The Pentagon is paying Boeing for about $21 million worth of Massive Ordnance Penetrator bombs, the largest bomb in the US arsenal not packing a nuclear punch. The 33,000-pound MOP outweighs the "Mother of All Bombs" by about 10,000 pounds and is intended for targets in caves or underground tunnels or bunkers. The US Air Force's B-2 Spirit bomber can carry about two at a time.
The number of munitions to be procured was not disclosed.
The February 8 contract announcement follows an apparently successful upgrade of the bomb in late January, the fourth such round of upgrades the bombs have received. The modification "improved the weapon's performance against hard and deeply buried targets," a US Air Force spokesman told Bloomberg.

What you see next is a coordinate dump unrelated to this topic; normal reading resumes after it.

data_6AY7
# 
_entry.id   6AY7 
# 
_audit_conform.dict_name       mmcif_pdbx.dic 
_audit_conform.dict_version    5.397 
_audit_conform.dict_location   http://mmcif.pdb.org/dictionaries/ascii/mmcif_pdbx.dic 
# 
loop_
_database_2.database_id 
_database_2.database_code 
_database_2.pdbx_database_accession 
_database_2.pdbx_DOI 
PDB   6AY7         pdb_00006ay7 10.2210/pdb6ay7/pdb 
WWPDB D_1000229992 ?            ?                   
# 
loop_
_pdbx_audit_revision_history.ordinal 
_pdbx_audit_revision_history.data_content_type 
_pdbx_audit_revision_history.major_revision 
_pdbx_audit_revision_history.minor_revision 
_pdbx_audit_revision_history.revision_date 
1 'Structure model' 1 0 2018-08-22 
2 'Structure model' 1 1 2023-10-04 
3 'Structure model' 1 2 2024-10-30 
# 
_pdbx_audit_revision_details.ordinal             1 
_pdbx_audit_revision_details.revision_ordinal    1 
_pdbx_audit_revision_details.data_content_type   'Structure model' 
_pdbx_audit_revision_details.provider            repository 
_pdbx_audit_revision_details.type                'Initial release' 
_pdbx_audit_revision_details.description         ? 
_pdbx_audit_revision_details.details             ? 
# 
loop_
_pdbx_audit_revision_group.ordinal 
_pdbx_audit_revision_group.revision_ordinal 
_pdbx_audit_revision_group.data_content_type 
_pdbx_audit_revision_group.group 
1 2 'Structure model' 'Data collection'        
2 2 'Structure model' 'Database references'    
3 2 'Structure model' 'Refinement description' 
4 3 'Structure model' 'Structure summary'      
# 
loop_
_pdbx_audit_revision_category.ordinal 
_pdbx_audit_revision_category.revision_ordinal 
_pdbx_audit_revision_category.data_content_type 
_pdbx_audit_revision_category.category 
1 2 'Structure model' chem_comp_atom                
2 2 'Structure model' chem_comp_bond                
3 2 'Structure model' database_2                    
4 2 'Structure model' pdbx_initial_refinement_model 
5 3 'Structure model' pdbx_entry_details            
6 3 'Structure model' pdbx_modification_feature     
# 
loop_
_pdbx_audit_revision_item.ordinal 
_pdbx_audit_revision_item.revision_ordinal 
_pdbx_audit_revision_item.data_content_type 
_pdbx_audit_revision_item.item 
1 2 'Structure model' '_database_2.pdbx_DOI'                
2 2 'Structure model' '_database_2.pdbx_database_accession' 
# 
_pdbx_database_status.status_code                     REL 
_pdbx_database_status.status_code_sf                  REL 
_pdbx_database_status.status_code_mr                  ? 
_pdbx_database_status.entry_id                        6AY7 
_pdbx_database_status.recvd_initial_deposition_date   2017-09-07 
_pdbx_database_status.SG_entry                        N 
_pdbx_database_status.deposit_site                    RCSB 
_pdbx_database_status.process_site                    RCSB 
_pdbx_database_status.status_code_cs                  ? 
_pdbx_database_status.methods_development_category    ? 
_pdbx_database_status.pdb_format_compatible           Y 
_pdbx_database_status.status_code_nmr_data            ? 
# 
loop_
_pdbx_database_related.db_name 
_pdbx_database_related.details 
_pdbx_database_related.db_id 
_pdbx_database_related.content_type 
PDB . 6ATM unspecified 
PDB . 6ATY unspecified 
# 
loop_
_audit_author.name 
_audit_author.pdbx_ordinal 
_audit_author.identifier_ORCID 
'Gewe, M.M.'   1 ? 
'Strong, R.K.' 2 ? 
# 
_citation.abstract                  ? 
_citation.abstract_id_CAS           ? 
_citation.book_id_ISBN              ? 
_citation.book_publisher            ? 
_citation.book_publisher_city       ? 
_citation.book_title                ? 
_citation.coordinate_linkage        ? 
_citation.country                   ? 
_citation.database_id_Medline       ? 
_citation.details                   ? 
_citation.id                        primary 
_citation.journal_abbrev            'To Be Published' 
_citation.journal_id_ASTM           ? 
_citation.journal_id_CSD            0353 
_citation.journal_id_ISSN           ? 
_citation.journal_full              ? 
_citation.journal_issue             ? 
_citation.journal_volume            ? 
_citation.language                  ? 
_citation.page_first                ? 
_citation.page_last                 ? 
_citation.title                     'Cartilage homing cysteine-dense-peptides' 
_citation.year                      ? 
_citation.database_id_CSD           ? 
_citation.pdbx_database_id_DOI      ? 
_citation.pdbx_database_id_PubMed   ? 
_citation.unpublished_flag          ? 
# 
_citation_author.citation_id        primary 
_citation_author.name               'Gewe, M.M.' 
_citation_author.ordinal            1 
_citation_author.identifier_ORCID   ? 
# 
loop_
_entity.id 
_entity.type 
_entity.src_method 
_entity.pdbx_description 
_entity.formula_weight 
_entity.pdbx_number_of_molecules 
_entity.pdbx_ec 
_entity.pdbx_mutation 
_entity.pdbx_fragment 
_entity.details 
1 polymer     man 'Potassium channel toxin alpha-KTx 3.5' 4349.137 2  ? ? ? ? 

The GPS-guided weapon is "designed to accomplish a difficult complicated missions or reaching and destroying our adversaries' weapons of mass destruction located in well-protected facilities," according to an Air Force fact sheet summary on the weapon.
It is not known if the bomb is currently deployed on US planes around the world.
One pilot has described the joys of dropping the weapon from a B-2. "What is exciting is when we release our 30,000-pound MOP, the Massive Ordnance Penetrator," Lt. Col. Justin Grieve told the Kansas City Star last month. "When you release that, you can feel it. The plane will actually raise up about 100 feet, and then it'll settle back down. It's pretty cool. It's pretty fun."
The bomb is more than 20 feet long and almost three feet in diameter.
In addition to Iran and North Korea, China is reported to have a 3,100-mile tunnel network where the People's Liberation Army's strategic missile forces are quite active. The Jamestown Foundation said that Chinese state media reports describe the network as the "underground Great Wall."